Sketches of universal history, sacred and profane, from the creation of the world to the present time: in four parts, embracing a concise view of the political administrations of the American presidents, with an appendix and a chronological table of contents
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action alarm Alexander America arms army assembled Augustus Austria battle became carnage Carthage caused CHAP Charlemagne Charles XII church civil claims commenced conflict conquest consul corruption council crown death decreed desperate died distressing dominion duke duke of Austria Edward Egypt emperor empire enemy England English entered Europe father fell feuds fire Flanders fled fleet force France French gave Germany Greece head Henry Henry VIII holy house of Bourbon hundred intrigues Italy king of France king of Prussia king of Sweden kingdom land Lewis XIV liberty Lord marched ment midst Napoleon nation Nebuchadnezzar opened Otho parliament parties peace Persia Peter Philip Poland pope prince protection queen raged reign religion restored retired returned Roman Rome ruins Russia Russians Saracens Saxons scene Scotland seized sent settled shew siege soon Spain spirit subdued succeeded success sword thousand throne tion took treaty triumph troops Turks victory
Page 374 - I dare not hope they will make the strong and lasting impression I could wish; that they will control the usual current of the passions, or prevent our nation from running the course which has hitherto marked the destiny of nations: but, if I may \ even flatter myself, that they may be productive of some partial benefit, some occasional good; that they may now and then recur to moderate the fury of party spirit ; to warn against the mischiefs of foreign intrigue; to guard against the impostures of...
Page 369 - From their natural tendency it is certain there will always be enough of that spirit for every salutary purpose, and there being constant danger of excess the effort ought to be by force of public opinion to mitigate and assuage it. A fire not to be quenched, it demands a uniform vigilance to prevent its bursting into a flame, lest instead of warming, it should consume.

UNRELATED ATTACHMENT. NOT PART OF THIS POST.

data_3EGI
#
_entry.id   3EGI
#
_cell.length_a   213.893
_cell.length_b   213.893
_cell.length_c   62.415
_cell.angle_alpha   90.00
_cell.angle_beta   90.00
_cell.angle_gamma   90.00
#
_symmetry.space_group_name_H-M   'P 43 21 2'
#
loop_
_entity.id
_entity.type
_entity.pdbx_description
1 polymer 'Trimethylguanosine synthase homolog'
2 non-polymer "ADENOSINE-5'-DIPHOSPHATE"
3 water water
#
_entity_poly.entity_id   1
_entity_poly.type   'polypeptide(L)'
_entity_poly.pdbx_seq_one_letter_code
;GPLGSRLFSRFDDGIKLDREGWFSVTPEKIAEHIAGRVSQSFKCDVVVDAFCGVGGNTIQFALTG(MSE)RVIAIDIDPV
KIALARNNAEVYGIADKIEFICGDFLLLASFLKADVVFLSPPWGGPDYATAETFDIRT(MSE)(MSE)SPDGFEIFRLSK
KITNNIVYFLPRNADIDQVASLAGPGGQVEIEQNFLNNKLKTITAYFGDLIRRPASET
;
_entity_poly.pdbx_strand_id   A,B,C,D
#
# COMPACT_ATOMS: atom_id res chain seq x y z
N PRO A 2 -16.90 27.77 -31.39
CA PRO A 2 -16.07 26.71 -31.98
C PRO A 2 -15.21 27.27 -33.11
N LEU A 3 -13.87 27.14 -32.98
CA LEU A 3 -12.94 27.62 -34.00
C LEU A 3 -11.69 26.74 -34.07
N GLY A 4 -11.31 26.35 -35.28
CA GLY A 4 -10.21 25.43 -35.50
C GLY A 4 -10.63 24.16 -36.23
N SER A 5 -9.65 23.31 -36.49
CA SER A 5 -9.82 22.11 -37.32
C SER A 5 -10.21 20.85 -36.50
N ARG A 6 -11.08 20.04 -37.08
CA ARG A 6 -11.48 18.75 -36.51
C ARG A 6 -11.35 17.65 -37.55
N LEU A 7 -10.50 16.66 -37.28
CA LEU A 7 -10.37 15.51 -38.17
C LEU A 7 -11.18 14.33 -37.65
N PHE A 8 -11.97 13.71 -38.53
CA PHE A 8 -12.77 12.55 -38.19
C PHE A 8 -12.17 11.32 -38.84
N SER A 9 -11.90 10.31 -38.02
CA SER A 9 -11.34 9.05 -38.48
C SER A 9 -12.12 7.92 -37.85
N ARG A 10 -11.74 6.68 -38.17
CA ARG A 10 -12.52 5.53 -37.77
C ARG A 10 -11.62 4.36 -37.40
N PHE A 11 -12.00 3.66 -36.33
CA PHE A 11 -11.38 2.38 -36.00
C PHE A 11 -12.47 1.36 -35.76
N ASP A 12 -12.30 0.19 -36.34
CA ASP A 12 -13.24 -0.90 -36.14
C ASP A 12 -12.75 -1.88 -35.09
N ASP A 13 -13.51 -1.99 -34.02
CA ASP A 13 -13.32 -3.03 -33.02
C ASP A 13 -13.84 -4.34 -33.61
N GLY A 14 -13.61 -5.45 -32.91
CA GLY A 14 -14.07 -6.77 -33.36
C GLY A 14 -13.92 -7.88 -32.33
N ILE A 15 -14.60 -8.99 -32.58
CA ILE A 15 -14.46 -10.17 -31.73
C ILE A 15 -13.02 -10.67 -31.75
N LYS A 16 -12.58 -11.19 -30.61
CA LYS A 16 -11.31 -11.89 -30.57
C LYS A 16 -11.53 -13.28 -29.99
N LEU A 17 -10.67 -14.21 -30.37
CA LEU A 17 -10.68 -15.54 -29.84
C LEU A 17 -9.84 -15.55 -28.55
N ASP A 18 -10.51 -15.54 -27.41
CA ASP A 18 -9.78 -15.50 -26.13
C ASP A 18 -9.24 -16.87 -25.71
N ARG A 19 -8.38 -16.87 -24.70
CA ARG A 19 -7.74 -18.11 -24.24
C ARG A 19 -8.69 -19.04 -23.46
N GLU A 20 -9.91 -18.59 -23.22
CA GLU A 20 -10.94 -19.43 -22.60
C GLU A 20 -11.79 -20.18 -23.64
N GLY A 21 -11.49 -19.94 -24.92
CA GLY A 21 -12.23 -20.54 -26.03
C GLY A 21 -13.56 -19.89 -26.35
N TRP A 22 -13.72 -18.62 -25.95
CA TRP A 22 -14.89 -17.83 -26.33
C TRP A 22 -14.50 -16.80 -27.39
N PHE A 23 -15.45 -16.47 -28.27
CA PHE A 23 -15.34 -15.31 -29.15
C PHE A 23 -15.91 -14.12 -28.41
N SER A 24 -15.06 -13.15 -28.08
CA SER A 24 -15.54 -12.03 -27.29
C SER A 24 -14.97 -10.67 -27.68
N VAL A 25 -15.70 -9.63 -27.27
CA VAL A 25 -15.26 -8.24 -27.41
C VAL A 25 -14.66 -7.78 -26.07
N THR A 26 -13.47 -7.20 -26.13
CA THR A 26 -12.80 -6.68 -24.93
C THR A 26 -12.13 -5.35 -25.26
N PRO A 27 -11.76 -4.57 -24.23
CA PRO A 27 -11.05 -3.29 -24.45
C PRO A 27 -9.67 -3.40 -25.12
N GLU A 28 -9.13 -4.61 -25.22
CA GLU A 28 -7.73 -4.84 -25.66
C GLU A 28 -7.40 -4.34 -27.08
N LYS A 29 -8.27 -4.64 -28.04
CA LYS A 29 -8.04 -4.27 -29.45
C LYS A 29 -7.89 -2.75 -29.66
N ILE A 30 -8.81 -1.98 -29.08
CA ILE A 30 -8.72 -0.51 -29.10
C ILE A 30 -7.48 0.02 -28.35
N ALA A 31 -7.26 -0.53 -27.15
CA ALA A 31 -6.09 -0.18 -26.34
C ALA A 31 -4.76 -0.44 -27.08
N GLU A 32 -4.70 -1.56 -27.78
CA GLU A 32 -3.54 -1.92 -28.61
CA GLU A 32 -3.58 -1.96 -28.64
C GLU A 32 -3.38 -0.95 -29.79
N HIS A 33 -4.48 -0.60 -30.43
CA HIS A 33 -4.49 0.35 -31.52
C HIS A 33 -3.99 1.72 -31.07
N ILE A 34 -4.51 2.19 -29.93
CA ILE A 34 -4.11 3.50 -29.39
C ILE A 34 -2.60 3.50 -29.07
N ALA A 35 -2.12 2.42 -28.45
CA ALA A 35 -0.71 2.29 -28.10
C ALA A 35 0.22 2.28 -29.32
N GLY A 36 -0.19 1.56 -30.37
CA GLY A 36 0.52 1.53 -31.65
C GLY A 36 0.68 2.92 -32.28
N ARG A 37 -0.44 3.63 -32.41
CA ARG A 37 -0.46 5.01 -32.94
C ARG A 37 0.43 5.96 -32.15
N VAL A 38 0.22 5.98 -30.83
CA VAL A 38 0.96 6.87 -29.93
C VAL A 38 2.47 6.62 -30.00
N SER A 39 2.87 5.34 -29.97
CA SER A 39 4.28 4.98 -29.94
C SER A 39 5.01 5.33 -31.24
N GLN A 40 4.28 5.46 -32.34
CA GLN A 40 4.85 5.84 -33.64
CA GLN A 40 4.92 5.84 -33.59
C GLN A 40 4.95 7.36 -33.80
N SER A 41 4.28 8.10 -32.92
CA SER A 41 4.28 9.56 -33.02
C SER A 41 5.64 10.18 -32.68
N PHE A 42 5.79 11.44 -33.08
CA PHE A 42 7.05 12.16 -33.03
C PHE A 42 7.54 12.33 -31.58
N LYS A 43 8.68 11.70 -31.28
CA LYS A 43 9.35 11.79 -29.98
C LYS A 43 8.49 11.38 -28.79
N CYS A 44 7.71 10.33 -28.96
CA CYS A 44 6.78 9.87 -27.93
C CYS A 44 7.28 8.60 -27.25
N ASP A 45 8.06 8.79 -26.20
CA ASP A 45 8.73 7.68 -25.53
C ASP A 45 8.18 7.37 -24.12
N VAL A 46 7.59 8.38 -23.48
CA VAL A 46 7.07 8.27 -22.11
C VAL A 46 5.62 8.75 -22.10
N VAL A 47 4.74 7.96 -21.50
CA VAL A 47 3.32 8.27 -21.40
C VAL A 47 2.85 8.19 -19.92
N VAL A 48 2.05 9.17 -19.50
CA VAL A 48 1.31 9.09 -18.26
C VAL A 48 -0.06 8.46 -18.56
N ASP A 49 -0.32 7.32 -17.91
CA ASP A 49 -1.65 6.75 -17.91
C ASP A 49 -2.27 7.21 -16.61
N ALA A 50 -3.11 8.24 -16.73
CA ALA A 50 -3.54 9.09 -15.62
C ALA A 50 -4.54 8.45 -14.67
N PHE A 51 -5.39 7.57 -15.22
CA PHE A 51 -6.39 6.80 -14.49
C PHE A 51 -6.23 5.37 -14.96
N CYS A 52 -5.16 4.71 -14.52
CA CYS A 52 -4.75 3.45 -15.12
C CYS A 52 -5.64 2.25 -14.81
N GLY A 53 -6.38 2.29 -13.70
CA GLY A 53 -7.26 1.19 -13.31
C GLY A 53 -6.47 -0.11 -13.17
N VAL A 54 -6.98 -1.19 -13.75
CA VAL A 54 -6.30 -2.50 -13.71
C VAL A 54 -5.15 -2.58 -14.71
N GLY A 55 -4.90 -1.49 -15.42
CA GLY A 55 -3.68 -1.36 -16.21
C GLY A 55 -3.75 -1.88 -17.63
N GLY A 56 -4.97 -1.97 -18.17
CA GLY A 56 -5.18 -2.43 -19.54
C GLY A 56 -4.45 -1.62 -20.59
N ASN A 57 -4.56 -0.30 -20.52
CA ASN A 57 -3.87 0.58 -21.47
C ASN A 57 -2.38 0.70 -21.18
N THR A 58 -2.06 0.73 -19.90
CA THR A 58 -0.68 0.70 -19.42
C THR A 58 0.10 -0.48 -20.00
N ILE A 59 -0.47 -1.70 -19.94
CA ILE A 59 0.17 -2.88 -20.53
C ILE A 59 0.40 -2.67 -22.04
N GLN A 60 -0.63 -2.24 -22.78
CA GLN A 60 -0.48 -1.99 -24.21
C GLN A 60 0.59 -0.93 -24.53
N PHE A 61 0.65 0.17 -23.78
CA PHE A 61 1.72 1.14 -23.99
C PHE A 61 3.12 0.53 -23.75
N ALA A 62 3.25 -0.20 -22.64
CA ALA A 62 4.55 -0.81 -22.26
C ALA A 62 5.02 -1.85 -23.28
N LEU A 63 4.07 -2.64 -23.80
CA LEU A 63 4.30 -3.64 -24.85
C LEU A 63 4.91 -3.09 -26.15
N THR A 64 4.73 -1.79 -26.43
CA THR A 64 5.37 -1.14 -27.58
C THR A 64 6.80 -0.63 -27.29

Page 368 - ... the real tendency of the existing constitution of a country; that facility in changes, upon the credit of mere hypothesis and opinion, exposes to perpetual change, from the endless variety of hypothesis and opinion ; and remember, especially, that for the efficient management of your common interests, in a country so extensive as ours, a government of as much vigor as is consistent with the perfect security of liberty is indispensable.
Page 369 - This spirit, unfortunately, is inseparable from our nature, having its root in the strongest passions of the human mind. It exists under different shapes in all governments, more or less stifled, controlled, or repressed; but in those of the popular form it is seen in its greatest rankness, and is truly their worst enemy.
Page 372 - ... of a virtuous sense of obligation, a commendable deference for public opinion, or a laudable zeal for public good the base or foolish compliances of ambition, corruption, or infatuation. As avenues to foreign influence in innumerable ways, such attachments are particularly alarming to the truly enlightened and independent patriot.
Page 366 - With such powerful and obvious motives to union, affecting all parts of our country, while experience shall not have demonstrated its impracticability, there will always be reason to distrust the patriotism of those who in any quarter may endeavour to weaken its bands.
Page 364 - In the discharge of this trust, I will only say, that I have, with good intentions, contributed towards the organization and administration of the government, the best exertions of which a very fallible judgment was capable.
Page 363 - I beg you at the same time to do me the justice to be assured that this resolution has not been taken without a strict regard to all the considerations appertaining to the relation which binds a dutiful citizen to his country; and that in withdrawing the tender of service, which silence in my situation might imply, I am influenced by no diminution of zeal for your future interest, no deficiency of grateful respect for your past kindness, but am supported by a full conviction that the step is compatible...